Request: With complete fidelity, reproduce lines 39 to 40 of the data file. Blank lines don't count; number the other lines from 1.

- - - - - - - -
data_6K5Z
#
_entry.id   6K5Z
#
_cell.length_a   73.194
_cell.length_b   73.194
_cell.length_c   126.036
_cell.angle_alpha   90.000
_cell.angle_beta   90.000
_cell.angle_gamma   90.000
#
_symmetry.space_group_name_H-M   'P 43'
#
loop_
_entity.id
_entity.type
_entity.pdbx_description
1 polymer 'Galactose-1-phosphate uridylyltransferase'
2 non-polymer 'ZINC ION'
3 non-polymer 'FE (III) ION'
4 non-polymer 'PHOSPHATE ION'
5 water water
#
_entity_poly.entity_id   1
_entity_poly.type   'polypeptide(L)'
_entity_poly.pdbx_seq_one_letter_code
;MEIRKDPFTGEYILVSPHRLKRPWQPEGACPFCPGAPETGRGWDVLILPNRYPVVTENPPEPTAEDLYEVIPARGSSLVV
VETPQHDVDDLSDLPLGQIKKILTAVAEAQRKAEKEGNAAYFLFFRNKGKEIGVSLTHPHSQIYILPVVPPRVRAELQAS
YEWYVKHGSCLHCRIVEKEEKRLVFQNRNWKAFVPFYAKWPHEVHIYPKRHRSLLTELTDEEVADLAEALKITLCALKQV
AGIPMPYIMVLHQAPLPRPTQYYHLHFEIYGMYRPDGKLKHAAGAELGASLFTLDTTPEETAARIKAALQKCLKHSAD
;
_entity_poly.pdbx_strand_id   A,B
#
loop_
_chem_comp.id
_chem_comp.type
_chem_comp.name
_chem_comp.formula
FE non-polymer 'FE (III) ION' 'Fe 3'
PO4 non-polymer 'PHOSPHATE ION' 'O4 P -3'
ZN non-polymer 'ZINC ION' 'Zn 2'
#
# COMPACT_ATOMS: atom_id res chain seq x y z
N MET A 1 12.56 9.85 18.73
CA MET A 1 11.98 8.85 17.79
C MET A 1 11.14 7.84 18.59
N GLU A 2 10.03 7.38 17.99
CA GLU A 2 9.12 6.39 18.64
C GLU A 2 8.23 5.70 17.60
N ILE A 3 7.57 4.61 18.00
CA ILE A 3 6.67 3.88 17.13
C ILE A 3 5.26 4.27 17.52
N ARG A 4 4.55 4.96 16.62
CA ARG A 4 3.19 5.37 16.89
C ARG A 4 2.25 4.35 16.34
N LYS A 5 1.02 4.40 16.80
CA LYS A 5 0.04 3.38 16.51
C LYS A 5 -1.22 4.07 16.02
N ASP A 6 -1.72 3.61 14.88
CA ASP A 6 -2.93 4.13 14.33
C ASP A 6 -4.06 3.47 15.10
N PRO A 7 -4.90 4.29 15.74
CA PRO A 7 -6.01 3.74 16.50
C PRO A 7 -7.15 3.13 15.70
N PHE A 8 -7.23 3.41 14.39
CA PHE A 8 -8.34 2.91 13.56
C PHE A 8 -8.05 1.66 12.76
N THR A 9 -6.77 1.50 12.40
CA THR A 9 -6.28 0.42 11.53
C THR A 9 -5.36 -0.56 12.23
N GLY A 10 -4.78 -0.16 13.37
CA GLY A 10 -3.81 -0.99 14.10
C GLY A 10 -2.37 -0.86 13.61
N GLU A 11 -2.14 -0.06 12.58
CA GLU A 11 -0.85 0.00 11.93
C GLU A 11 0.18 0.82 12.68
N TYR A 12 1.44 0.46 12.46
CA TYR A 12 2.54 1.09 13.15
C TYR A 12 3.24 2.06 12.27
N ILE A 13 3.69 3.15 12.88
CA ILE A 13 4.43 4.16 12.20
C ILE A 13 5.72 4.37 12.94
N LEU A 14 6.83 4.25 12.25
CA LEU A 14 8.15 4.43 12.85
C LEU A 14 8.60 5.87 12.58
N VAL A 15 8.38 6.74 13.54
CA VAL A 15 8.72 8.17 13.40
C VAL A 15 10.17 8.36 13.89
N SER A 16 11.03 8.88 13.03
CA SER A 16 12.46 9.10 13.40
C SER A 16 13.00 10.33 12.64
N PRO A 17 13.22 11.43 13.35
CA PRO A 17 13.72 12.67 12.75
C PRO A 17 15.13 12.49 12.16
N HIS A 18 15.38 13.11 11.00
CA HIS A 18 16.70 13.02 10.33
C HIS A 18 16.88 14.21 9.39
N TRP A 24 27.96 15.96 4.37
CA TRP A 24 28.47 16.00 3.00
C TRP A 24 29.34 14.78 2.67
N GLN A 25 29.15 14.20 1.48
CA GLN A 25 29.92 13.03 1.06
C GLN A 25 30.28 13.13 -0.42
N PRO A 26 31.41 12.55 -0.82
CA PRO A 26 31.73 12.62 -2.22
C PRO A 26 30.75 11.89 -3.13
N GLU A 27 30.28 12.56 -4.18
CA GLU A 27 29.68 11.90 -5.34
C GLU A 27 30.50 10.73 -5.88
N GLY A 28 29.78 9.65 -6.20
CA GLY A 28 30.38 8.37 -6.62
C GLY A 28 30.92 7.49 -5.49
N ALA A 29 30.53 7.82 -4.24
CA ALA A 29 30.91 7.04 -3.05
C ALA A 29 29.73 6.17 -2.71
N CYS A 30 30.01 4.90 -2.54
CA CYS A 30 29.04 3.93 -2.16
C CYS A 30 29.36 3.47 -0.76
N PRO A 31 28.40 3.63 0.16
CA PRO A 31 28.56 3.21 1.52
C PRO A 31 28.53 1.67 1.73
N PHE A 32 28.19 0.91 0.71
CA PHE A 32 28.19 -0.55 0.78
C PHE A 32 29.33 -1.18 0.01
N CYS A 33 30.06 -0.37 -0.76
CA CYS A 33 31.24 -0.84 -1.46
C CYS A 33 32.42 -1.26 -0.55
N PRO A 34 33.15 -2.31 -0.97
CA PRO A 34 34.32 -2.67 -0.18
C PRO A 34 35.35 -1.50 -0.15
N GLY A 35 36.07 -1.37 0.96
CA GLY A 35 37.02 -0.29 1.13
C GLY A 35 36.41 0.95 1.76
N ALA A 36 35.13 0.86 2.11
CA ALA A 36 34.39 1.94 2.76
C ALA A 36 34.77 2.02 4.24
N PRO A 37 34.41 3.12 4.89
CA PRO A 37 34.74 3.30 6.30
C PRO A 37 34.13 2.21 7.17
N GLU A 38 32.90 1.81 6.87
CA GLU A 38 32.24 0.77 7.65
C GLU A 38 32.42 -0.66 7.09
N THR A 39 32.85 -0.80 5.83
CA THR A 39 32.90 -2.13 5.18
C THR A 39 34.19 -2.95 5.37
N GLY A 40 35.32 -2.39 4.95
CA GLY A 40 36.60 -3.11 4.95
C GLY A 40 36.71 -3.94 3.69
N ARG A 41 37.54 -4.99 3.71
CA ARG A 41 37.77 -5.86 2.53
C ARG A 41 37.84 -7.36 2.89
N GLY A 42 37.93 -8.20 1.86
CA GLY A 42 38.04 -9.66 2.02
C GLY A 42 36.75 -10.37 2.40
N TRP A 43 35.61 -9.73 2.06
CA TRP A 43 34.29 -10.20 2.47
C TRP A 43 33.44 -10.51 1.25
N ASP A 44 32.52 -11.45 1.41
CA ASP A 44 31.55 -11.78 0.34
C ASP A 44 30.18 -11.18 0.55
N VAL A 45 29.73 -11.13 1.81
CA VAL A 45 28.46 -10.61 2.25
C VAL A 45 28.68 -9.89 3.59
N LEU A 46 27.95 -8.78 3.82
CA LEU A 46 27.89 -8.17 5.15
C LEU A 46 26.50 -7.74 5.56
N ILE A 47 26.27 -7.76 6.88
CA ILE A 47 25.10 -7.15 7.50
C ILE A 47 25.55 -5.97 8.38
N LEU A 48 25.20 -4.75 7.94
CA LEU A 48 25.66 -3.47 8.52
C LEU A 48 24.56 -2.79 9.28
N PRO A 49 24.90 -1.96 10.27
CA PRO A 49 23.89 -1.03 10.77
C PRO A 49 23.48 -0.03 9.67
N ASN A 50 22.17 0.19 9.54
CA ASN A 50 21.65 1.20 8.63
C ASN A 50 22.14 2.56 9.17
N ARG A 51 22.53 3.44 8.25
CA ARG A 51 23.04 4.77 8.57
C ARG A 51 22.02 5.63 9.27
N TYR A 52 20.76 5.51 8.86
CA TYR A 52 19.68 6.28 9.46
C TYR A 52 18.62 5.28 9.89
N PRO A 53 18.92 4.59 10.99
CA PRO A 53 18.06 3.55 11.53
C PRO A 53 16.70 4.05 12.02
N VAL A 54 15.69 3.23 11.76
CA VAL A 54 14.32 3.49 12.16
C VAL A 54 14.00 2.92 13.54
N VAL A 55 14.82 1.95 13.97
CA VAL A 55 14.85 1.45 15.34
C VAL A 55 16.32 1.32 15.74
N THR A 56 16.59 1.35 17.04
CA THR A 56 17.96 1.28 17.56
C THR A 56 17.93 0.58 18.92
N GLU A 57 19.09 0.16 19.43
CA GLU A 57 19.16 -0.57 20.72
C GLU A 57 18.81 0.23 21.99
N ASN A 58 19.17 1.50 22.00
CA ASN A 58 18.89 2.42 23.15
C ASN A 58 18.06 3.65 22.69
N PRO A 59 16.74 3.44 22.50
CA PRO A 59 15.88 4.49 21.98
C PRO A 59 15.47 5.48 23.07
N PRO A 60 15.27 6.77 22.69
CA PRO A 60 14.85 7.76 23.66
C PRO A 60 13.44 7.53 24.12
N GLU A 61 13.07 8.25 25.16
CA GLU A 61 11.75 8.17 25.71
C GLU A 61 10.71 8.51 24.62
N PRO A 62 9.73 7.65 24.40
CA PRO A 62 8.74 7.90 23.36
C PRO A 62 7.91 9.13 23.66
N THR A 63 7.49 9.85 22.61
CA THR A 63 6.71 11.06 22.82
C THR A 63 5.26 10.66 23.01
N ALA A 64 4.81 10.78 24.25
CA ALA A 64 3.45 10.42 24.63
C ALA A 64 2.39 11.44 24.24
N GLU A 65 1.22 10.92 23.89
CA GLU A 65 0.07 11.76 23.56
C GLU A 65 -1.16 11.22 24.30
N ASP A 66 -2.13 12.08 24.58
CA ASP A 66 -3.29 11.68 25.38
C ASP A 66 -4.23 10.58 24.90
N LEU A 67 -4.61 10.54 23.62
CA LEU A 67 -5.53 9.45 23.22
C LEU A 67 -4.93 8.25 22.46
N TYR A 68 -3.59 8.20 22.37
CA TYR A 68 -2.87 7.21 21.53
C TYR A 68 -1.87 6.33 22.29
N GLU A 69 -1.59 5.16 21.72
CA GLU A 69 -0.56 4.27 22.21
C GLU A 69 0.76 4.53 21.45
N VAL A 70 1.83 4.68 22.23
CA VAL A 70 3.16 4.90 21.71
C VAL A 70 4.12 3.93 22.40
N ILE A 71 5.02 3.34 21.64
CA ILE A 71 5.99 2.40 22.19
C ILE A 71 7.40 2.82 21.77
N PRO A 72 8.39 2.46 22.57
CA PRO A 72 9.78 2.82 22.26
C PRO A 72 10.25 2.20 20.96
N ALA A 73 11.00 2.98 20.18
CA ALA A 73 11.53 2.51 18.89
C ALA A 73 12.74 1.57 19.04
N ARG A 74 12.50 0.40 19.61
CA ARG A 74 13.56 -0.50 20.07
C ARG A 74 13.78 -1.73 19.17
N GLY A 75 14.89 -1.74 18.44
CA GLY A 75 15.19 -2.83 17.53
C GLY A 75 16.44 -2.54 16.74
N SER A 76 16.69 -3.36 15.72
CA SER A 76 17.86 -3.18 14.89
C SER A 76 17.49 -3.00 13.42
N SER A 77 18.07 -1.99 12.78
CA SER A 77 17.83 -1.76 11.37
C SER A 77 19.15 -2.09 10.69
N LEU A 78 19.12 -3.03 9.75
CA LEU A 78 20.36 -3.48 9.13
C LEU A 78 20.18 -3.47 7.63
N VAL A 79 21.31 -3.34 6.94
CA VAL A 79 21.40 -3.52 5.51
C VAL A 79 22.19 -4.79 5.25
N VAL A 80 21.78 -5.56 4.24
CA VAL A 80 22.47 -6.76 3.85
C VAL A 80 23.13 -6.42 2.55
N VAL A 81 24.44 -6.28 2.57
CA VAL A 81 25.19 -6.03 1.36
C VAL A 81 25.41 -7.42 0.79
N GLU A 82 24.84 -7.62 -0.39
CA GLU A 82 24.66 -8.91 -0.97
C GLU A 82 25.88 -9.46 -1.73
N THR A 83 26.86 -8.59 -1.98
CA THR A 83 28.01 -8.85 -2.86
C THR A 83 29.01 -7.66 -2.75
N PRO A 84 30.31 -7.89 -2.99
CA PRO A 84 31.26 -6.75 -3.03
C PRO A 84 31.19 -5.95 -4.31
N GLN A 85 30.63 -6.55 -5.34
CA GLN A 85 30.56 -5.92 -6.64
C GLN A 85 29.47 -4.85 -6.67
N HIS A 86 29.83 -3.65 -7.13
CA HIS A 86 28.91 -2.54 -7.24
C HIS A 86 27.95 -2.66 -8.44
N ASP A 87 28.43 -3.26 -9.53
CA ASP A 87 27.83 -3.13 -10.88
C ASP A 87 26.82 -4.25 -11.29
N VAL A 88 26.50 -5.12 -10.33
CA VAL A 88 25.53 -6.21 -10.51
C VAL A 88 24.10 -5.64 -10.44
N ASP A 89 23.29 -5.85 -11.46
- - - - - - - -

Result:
FE non-polymer 'FE (III) ION' 'Fe 3'
PO4 non-polymer 'PHOSPHATE ION' 'O4 P -3'